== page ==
Mice treated with sea star factor (SSF), a protein extracted from sea star coelomocytes, became highly susceptible to infection with a normally sublethal dose of Listeria monocytogenes. This was in contrast to the expected result of increased resistance originally postulated because of the macrophage-activating properties of SSF. Enhanced susceptibility was seen when SSF was given from 96 h before to 48 h after infection with Listeria. Mice pretreated with SSF failed to develop immunity to Listeria when given a dose of organisms capable of immunizing nontreated mice. Treatment of immune mice with SSF did not alter their immune status. In addition, incubation of immune lymphocytes with SSF in vitro did not alter their ability to adoptively transfer immunity to normal recipients. Immune lymphocytes treated with SSF and then incubated with anti-SSF and C did, however, lose the ability to transfer immunity. These results suggest that SSF enhances infection by binding to T lymphocytes, inhibiting their replication upon contact with Listeria antigen and thus preventing the generation of a population of sensitized lymphocytes capable of effecting anti-Listeria immunity.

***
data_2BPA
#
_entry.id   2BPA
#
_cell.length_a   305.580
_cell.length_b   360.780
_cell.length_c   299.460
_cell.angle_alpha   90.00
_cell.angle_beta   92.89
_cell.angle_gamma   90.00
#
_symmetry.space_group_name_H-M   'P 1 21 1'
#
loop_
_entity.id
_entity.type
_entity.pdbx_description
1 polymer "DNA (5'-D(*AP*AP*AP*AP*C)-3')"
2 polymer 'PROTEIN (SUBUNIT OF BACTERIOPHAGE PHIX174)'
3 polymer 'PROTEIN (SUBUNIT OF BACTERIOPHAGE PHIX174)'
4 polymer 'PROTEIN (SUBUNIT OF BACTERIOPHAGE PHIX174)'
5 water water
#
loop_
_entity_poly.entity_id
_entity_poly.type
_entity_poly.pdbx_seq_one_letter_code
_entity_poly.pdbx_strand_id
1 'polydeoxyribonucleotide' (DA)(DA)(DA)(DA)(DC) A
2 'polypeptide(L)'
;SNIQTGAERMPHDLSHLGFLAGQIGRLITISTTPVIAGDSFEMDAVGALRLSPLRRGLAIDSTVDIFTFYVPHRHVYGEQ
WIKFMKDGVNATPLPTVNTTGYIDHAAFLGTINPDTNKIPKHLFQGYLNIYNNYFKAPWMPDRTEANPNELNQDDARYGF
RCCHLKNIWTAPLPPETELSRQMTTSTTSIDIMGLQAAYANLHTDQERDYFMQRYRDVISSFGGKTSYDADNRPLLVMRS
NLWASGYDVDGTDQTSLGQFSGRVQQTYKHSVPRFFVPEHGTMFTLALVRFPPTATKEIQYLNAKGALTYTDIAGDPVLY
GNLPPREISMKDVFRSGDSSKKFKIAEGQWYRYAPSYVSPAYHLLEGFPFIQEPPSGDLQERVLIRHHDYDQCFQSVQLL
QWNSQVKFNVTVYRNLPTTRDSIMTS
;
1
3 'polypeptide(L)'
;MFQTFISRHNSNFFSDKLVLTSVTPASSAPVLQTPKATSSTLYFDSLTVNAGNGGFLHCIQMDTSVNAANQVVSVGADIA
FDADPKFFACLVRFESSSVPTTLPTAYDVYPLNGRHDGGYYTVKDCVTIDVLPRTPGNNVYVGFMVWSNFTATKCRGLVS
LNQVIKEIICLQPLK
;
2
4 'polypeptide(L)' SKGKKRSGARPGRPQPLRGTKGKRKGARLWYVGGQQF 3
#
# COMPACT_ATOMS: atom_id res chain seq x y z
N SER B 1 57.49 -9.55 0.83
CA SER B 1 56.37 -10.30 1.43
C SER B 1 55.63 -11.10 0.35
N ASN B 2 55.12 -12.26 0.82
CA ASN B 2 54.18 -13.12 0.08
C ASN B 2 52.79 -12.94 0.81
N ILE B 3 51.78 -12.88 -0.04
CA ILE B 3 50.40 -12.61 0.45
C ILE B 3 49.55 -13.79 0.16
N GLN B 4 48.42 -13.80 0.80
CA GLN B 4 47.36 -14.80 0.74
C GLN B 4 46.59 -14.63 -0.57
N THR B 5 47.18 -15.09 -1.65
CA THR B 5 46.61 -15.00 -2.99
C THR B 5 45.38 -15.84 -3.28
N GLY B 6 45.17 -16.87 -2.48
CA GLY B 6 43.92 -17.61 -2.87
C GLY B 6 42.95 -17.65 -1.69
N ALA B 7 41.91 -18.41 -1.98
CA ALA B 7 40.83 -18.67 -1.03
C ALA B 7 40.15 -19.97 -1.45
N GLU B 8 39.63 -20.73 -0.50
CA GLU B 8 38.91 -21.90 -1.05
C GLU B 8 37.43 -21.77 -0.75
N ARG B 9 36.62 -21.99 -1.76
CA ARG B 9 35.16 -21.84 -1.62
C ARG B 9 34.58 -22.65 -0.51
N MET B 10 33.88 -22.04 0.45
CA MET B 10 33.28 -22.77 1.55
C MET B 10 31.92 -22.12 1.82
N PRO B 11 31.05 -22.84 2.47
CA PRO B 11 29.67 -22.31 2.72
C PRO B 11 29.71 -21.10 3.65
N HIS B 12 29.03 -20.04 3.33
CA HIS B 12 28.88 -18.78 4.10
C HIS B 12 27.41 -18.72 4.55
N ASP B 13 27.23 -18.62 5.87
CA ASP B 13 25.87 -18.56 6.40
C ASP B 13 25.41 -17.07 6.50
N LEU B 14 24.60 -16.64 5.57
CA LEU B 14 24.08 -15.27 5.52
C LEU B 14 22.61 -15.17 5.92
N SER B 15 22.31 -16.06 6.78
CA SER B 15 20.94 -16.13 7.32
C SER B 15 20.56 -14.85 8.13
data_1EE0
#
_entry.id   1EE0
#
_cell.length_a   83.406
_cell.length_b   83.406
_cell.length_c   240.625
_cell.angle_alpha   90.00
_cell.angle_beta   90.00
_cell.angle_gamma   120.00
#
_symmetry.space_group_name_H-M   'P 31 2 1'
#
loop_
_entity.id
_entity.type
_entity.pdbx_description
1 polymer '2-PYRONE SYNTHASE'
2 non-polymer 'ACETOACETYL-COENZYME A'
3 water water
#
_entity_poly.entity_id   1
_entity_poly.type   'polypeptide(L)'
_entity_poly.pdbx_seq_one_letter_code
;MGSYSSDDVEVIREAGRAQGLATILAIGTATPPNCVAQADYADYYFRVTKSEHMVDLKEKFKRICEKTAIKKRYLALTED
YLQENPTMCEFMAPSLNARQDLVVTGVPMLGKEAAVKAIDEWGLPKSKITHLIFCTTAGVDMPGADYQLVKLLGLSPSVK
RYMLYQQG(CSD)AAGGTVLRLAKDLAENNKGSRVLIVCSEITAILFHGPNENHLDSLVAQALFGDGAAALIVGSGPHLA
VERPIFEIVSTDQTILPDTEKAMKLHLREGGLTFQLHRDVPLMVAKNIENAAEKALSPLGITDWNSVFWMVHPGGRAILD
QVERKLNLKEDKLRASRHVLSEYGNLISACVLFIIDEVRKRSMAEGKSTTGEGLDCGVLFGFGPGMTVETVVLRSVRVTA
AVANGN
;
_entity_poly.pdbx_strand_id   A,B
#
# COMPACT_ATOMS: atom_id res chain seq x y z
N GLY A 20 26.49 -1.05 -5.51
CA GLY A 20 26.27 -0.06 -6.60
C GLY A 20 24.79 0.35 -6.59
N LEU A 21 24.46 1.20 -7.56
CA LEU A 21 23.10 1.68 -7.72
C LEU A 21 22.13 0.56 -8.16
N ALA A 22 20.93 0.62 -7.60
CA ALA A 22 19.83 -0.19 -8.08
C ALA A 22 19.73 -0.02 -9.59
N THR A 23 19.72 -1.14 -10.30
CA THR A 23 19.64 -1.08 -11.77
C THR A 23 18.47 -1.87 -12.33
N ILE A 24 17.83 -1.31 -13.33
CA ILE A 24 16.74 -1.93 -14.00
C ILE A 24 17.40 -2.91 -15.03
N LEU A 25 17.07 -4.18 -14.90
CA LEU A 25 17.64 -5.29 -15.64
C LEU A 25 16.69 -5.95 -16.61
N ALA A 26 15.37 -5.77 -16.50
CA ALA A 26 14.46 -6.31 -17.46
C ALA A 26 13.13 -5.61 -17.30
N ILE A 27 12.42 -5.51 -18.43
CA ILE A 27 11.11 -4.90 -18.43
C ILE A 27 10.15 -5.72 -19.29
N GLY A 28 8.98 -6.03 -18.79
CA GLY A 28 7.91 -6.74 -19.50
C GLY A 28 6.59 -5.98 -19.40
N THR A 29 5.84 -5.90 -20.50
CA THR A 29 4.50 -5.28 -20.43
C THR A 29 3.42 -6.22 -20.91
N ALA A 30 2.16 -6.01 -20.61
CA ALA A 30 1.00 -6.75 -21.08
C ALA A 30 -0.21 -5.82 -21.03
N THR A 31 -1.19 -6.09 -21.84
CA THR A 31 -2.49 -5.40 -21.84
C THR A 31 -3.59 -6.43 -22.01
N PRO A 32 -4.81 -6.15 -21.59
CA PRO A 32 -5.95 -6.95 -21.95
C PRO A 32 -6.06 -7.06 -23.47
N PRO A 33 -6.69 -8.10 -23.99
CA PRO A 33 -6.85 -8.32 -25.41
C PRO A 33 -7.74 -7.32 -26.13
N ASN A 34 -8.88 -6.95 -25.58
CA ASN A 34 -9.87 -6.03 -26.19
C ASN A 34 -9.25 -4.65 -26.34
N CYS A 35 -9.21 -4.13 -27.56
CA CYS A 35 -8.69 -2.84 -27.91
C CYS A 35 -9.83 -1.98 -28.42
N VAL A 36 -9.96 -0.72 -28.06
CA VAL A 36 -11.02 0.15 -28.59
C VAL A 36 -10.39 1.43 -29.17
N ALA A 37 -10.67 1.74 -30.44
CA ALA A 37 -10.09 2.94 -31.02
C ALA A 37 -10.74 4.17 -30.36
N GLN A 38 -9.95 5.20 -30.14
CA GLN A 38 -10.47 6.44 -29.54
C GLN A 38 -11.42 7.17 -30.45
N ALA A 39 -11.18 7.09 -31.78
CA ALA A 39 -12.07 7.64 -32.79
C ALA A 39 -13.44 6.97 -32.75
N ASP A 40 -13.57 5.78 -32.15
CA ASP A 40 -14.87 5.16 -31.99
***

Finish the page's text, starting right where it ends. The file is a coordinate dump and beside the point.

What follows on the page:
This content is only available as a PDF.